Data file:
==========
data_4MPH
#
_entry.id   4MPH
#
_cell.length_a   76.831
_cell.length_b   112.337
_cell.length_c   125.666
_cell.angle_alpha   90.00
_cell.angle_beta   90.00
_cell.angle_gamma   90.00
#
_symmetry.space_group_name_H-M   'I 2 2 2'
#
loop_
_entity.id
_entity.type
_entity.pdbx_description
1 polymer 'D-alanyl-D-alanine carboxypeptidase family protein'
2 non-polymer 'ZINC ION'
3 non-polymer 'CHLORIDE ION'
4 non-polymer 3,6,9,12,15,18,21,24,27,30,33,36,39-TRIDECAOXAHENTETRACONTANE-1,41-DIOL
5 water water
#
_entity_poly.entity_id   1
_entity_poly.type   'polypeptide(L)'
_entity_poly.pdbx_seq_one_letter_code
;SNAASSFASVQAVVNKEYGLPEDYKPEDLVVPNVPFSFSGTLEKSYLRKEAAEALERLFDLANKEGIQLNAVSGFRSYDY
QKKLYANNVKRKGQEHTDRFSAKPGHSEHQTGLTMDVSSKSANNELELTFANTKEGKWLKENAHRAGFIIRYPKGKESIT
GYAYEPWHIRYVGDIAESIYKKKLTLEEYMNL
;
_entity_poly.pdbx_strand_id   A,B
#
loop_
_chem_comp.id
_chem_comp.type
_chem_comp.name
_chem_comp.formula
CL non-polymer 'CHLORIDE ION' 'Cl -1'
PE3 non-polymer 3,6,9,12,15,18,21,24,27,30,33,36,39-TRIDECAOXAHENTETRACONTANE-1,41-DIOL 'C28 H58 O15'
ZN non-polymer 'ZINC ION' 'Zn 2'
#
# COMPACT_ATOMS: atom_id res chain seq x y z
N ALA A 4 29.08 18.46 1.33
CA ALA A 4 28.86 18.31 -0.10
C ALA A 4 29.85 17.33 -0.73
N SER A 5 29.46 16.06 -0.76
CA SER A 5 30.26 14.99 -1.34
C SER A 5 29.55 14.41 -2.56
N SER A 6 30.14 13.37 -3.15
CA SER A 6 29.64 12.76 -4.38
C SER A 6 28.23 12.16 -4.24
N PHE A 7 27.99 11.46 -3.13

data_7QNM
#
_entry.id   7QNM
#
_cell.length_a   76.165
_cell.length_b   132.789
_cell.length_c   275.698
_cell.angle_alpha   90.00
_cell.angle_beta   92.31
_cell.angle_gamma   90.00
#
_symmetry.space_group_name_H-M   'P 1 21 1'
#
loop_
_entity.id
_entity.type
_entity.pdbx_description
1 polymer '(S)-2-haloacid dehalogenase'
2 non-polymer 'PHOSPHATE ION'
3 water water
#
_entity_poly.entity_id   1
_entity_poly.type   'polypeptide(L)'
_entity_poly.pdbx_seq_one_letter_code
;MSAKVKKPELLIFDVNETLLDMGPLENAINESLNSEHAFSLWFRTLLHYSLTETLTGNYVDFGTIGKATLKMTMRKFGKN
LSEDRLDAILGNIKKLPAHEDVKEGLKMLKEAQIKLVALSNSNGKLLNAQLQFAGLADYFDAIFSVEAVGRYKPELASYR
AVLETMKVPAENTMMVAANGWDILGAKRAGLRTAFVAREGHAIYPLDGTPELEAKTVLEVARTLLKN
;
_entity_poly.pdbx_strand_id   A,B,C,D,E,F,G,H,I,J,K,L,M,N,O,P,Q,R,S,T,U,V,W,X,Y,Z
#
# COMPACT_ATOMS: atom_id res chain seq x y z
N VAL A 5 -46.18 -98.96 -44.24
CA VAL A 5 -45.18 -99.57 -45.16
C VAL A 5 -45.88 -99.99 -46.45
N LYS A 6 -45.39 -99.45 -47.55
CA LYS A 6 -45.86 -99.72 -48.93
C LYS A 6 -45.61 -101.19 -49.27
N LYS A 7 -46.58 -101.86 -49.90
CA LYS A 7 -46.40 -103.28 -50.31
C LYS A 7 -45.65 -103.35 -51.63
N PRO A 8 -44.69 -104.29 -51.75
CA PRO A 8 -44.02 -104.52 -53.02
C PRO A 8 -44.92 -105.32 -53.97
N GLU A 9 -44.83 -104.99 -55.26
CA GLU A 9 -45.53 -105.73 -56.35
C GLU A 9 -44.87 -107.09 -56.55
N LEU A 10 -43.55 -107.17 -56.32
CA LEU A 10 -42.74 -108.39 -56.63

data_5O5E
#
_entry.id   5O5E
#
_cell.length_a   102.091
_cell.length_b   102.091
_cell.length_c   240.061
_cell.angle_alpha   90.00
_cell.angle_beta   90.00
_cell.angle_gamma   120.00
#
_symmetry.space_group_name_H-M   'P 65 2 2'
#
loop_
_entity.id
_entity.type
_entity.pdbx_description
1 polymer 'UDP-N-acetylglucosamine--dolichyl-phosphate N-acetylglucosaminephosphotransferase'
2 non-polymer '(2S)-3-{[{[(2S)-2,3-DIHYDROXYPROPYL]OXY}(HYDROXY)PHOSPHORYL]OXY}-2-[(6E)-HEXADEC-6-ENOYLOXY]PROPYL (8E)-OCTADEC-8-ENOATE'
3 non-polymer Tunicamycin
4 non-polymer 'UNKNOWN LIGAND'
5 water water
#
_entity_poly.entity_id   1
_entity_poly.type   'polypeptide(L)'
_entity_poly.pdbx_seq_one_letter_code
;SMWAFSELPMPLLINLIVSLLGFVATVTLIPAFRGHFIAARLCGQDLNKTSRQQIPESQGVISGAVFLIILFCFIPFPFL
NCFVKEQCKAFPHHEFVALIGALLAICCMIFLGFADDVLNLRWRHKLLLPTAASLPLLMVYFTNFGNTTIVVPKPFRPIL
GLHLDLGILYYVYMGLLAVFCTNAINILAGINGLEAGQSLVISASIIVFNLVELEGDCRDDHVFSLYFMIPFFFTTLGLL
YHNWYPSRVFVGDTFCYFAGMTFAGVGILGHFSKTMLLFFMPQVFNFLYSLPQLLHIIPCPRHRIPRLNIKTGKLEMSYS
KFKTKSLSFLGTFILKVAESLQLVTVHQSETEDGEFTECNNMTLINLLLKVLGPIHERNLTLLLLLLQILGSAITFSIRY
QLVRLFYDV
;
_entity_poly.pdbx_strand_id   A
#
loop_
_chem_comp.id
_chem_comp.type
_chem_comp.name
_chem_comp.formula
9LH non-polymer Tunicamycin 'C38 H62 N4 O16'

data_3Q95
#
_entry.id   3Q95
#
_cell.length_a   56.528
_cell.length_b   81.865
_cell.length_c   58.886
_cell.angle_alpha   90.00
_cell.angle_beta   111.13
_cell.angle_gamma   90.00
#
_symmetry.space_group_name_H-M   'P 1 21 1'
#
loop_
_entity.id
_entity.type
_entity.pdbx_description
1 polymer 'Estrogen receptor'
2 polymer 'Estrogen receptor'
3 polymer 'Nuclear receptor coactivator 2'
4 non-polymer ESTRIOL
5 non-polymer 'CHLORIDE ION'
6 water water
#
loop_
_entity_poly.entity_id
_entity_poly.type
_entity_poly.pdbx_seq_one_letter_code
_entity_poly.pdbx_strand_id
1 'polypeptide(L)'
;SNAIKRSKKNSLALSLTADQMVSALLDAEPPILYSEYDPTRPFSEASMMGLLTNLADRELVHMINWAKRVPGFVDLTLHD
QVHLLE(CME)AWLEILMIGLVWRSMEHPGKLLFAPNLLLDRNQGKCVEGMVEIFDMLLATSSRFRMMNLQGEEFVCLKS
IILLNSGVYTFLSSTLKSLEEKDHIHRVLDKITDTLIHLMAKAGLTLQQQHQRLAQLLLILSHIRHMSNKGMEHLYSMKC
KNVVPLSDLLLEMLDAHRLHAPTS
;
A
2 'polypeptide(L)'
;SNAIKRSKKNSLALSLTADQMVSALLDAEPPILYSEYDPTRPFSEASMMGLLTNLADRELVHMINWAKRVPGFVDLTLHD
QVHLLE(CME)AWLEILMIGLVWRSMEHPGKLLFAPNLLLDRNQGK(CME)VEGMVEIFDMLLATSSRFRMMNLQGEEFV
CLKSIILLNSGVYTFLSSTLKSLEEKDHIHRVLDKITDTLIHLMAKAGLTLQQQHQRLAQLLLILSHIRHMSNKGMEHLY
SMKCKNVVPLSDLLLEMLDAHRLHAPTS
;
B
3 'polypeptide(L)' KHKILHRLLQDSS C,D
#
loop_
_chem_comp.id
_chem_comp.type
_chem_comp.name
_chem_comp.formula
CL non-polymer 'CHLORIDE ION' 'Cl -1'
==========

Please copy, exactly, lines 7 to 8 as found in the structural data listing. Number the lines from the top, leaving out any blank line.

_cell.length_c   125.666
_cell.angle_alpha   90.00